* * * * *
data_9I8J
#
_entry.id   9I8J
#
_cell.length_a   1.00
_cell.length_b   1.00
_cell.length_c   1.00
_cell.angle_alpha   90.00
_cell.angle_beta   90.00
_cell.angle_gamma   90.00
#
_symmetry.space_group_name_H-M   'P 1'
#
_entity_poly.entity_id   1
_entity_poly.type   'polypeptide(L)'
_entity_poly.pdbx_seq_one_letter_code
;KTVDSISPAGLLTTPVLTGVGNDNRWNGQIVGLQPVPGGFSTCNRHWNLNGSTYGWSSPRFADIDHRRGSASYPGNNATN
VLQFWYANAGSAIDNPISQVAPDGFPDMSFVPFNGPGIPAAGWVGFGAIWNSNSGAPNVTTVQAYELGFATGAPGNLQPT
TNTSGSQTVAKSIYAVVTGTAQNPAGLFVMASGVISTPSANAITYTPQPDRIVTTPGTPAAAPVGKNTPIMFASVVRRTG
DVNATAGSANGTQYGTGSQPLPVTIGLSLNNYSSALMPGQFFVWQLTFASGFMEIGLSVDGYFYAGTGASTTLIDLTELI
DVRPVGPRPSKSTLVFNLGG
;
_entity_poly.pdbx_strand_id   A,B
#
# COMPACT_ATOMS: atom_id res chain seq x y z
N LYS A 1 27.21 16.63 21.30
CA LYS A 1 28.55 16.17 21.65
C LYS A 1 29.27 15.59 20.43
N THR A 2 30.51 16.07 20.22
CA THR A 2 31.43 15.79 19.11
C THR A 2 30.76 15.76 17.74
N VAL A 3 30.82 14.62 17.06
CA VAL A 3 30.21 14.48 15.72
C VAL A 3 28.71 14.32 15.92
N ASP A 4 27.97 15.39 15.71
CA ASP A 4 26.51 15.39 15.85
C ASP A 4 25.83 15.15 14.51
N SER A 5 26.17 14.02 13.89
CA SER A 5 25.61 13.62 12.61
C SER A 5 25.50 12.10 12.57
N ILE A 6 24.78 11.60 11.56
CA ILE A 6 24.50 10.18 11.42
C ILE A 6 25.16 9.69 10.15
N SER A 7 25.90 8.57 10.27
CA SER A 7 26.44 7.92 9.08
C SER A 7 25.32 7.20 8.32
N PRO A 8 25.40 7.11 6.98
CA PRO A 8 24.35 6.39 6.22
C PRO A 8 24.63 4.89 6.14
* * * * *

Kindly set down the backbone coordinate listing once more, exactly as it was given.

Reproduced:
data_9I8J
#
_entry.id   9I8J
#
_cell.length_a   1.00
_cell.length_b   1.00
_cell.length_c   1.00
_cell.angle_alpha   90.00
_cell.angle_beta   90.00
_cell.angle_gamma   90.00
#
_symmetry.space_group_name_H-M   'P 1'
#
_entity_poly.entity_id   1
_entity_poly.type   'polypeptide(L)'
_entity_poly.pdbx_seq_one_letter_code
;KTVDSISPAGLLTTPVLTGVGNDNRWNGQIVGLQPVPGGFSTCNRHWNLNGSTYGWSSPRFADIDHRRGSASYPGNNATN
VLQFWYANAGSAIDNPISQVAPDGFPDMSFVPFNGPGIPAAGWVGFGAIWNSNSGAPNVTTVQAYELGFATGAPGNLQPT
TNTSGSQTVAKSIYAVVTGTAQNPAGLFVMASGVISTPSANAITYTPQPDRIVTTPGTPAAAPVGKNTPIMFASVVRRTG
DVNATAGSANGTQYGTGSQPLPVTIGLSLNNYSSALMPGQFFVWQLTFASGFMEIGLSVDGYFYAGTGASTTLIDLTELI
DVRPVGPRPSKSTLVFNLGG
;
_entity_poly.pdbx_strand_id   A,B
#
# COMPACT_ATOMS: atom_id res chain seq x y z
N LYS A 1 27.21 16.63 21.30
CA LYS A 1 28.55 16.17 21.65
C LYS A 1 29.27 15.59 20.43
N THR A 2 30.51 16.07 20.22
CA THR A 2 31.43 15.79 19.11
C THR A 2 30.76 15.76 17.74
N VAL A 3 30.82 14.62 17.06
CA VAL A 3 30.21 14.48 15.72
C VAL A 3 28.71 14.32 15.92
N ASP A 4 27.97 15.39 15.71
CA ASP A 4 26.51 15.39 15.85
C ASP A 4 25.83 15.15 14.51
N SER A 5 26.17 14.02 13.89
CA SER A 5 25.61 13.62 12.61
C SER A 5 25.50 12.10 12.57
N ILE A 6 24.78 11.60 11.56
CA ILE A 6 24.50 10.18 11.42
C ILE A 6 25.16 9.69 10.15
N SER A 7 25.90 8.57 10.27
CA SER A 7 26.44 7.92 9.08
C SER A 7 25.32 7.20 8.32
N PRO A 8 25.40 7.11 6.98
CA PRO A 8 24.35 6.39 6.22
C PRO A 8 24.63 4.89 6.14